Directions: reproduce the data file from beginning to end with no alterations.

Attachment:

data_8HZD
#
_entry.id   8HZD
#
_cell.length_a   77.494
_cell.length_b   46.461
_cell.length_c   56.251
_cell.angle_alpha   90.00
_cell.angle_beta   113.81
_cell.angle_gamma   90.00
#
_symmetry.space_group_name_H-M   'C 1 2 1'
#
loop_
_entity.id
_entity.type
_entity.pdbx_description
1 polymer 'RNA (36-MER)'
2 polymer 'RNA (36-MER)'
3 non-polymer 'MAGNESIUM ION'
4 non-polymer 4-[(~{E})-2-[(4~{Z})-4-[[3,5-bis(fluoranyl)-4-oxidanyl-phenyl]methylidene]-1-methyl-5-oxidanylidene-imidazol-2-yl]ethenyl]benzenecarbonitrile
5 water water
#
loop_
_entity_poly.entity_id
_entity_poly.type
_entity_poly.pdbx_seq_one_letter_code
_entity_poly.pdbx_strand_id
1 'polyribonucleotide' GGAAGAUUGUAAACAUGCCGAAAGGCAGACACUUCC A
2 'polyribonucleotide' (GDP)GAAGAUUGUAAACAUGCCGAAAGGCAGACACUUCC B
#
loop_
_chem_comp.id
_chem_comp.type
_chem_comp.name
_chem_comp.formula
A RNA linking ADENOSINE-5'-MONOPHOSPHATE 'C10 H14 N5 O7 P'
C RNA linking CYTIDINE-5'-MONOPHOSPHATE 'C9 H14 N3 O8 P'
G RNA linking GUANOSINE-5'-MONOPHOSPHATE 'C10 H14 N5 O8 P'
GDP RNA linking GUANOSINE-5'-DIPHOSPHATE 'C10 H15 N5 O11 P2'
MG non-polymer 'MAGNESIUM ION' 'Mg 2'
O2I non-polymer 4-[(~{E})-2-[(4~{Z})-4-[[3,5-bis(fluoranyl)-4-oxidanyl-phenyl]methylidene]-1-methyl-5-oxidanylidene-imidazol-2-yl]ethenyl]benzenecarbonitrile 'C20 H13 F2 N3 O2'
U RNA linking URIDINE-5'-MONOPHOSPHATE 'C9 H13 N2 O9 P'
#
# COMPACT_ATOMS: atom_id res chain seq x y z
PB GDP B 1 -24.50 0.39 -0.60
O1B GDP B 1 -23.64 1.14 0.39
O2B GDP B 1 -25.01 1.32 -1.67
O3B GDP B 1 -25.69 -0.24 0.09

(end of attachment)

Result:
data_8HZD
#
_entry.id   8HZD
#
_cell.length_a   77.494
_cell.length_b   46.461
_cell.length_c   56.251
_cell.angle_alpha   90.00
_cell.angle_beta   113.81
_cell.angle_gamma   90.00
#
_symmetry.space_group_name_H-M   'C 1 2 1'
#
loop_
_entity.id
_entity.type
_entity.pdbx_description
1 polymer 'RNA (36-MER)'
2 polymer 'RNA (36-MER)'
3 non-polymer 'MAGNESIUM ION'
4 non-polymer 4-[(~{E})-2-[(4~{Z})-4-[[3,5-bis(fluoranyl)-4-oxidanyl-phenyl]methylidene]-1-methyl-5-oxidanylidene-imidazol-2-yl]ethenyl]benzenecarbonitrile
5 water water
#
loop_
_entity_poly.entity_id
_entity_poly.type
_entity_poly.pdbx_seq_one_letter_code
_entity_poly.pdbx_strand_id
1 'polyribonucleotide' GGAAGAUUGUAAACAUGCCGAAAGGCAGACACUUCC A
2 'polyribonucleotide' (GDP)GAAGAUUGUAAACAUGCCGAAAGGCAGACACUUCC B
#
loop_
_chem_comp.id
_chem_comp.type
_chem_comp.name
_chem_comp.formula
A RNA linking ADENOSINE-5'-MONOPHOSPHATE 'C10 H14 N5 O7 P'
C RNA linking CYTIDINE-5'-MONOPHOSPHATE 'C9 H14 N3 O8 P'
G RNA linking GUANOSINE-5'-MONOPHOSPHATE 'C10 H14 N5 O8 P'
GDP RNA linking GUANOSINE-5'-DIPHOSPHATE 'C10 H15 N5 O11 P2'
MG non-polymer 'MAGNESIUM ION' 'Mg 2'
O2I non-polymer 4-[(~{E})-2-[(4~{Z})-4-[[3,5-bis(fluoranyl)-4-oxidanyl-phenyl]methylidene]-1-methyl-5-oxidanylidene-imidazol-2-yl]ethenyl]benzenecarbonitrile 'C20 H13 F2 N3 O2'
U RNA linking URIDINE-5'-MONOPHOSPHATE 'C9 H13 N2 O9 P'
#
# COMPACT_ATOMS: atom_id res chain seq x y z
PB GDP B 1 -24.50 0.39 -0.60
O1B GDP B 1 -23.64 1.14 0.39
O2B GDP B 1 -25.01 1.32 -1.67
O3B GDP B 1 -25.69 -0.24 0.09